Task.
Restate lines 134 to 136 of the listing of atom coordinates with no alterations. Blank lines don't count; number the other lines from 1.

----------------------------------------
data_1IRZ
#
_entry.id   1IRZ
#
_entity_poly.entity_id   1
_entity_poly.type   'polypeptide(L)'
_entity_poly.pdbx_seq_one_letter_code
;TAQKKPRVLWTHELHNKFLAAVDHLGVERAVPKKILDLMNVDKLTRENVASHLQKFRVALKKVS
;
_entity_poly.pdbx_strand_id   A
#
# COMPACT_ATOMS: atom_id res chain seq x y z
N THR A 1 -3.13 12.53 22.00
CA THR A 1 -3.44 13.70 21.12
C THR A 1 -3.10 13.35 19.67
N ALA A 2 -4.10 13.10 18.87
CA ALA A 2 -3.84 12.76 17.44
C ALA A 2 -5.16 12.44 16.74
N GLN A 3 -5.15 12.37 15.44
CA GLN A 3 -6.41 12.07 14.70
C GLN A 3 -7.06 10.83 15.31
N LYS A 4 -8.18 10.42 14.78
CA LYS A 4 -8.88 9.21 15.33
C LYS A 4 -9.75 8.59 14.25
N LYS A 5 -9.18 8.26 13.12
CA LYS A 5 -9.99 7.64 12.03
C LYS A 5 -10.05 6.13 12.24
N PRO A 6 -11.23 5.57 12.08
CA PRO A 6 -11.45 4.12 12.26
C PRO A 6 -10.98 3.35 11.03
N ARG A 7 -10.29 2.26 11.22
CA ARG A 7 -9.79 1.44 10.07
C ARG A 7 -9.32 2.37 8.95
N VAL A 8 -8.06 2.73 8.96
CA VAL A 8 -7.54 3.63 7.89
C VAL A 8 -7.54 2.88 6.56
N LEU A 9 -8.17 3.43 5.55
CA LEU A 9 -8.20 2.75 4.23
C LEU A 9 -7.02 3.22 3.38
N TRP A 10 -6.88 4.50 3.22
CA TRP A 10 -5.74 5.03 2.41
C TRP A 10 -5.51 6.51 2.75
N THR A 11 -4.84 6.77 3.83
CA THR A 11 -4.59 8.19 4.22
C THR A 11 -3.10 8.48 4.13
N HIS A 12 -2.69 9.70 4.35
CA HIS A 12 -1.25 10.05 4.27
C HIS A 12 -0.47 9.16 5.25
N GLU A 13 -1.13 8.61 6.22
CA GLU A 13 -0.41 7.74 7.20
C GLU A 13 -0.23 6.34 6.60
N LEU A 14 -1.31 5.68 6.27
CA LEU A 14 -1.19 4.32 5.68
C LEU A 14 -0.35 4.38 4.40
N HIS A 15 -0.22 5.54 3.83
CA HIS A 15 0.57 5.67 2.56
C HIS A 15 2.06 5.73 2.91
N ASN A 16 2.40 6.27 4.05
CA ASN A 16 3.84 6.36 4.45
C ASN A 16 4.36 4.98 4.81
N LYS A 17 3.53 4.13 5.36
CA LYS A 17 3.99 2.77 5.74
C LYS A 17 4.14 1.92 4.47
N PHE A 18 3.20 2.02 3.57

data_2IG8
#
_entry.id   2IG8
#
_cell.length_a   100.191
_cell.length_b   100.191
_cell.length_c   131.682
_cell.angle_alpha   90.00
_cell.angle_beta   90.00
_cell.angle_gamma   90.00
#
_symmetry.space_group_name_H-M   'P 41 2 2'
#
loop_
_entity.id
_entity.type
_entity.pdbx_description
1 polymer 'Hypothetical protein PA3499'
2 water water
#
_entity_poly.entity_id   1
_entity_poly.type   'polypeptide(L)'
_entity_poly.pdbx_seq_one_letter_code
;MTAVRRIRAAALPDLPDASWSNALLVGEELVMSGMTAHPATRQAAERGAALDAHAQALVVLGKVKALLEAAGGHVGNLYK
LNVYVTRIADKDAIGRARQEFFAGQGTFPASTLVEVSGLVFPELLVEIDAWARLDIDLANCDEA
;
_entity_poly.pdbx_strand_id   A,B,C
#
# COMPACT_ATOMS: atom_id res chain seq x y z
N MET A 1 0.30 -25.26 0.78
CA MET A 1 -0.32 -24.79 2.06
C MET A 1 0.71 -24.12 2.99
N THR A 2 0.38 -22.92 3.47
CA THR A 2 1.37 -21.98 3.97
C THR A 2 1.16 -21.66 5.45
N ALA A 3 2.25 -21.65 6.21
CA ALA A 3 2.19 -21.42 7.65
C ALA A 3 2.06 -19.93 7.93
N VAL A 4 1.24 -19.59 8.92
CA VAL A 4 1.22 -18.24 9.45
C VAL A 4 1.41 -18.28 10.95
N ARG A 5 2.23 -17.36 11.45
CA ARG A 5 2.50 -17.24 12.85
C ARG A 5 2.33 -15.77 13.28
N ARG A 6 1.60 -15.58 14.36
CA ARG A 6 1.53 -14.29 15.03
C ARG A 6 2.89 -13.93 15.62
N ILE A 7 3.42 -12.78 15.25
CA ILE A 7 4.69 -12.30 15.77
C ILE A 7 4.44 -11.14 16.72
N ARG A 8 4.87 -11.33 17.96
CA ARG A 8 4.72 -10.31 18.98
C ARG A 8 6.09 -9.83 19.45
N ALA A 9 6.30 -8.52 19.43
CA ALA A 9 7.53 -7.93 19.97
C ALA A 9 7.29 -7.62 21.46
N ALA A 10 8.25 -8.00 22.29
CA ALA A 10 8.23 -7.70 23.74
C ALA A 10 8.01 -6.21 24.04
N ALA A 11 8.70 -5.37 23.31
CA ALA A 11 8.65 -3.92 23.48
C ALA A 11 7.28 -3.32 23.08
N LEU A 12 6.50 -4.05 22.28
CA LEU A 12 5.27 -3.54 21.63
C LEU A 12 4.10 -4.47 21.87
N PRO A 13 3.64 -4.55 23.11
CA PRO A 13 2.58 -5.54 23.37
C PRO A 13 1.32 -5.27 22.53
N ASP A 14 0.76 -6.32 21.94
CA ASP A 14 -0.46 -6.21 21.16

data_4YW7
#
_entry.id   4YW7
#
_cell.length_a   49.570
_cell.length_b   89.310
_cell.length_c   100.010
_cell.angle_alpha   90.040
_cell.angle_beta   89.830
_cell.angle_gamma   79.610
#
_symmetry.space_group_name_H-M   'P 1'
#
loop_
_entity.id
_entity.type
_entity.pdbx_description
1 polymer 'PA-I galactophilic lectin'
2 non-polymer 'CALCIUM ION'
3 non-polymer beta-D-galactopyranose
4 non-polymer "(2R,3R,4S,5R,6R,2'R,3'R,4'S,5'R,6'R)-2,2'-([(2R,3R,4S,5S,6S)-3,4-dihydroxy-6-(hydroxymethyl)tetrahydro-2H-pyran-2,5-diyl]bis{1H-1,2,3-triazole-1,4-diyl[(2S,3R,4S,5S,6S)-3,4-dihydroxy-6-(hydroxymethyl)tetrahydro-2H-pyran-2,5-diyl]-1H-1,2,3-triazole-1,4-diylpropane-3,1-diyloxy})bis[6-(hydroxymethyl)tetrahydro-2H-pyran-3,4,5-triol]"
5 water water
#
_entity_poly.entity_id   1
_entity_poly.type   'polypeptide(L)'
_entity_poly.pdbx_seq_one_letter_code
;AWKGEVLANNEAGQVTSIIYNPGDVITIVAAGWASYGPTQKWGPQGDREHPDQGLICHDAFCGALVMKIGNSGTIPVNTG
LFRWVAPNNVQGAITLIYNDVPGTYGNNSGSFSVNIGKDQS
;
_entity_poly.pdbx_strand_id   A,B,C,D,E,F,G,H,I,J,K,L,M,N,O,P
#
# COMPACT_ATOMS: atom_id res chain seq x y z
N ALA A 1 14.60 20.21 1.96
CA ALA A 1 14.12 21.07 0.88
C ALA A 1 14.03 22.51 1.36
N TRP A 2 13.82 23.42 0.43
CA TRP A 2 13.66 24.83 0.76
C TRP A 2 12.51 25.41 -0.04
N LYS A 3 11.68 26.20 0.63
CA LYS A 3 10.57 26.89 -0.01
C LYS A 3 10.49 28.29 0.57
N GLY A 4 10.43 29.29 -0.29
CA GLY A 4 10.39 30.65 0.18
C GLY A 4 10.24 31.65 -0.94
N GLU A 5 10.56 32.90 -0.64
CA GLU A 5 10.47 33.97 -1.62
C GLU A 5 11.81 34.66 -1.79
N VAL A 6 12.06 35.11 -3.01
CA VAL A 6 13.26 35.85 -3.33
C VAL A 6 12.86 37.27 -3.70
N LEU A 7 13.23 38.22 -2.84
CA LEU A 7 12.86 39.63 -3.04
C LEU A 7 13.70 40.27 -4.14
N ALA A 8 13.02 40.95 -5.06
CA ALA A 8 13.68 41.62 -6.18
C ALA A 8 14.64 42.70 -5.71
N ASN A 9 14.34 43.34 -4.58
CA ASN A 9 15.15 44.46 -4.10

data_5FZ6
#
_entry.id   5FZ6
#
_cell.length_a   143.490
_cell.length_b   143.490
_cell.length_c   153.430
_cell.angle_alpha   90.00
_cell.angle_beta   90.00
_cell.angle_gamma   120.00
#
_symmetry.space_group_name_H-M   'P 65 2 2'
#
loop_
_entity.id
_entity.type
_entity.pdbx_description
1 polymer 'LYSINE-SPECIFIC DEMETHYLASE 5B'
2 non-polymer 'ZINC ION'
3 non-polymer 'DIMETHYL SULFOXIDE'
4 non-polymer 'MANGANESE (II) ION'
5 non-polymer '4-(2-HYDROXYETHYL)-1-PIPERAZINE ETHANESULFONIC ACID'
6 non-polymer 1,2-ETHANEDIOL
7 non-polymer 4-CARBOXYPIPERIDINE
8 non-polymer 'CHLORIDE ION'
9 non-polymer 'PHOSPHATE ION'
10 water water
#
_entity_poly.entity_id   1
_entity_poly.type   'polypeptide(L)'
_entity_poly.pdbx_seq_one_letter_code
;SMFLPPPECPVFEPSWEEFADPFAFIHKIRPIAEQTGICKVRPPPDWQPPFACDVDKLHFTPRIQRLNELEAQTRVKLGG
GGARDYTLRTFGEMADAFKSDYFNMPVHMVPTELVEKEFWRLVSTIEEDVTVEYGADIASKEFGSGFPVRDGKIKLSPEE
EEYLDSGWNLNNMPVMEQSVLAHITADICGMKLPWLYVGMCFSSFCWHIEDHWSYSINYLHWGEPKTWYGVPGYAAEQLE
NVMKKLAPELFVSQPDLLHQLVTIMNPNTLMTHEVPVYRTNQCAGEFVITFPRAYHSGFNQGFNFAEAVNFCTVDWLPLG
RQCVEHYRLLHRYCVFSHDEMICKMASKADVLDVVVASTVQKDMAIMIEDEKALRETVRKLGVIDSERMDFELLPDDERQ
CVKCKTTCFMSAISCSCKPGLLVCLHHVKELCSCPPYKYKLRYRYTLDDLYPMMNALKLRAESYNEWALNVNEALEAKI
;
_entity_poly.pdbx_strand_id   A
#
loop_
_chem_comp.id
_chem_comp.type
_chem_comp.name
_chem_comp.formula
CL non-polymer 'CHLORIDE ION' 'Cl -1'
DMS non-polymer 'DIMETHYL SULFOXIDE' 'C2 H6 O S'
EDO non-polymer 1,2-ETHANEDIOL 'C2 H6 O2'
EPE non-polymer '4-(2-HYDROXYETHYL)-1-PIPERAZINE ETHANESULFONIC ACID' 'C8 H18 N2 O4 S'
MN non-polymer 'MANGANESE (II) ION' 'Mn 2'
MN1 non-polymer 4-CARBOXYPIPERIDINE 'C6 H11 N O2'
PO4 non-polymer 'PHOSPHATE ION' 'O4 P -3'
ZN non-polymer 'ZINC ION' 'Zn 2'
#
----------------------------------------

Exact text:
CA ASP A 14 -0.46 -6.21 21.16

data_4YW7
#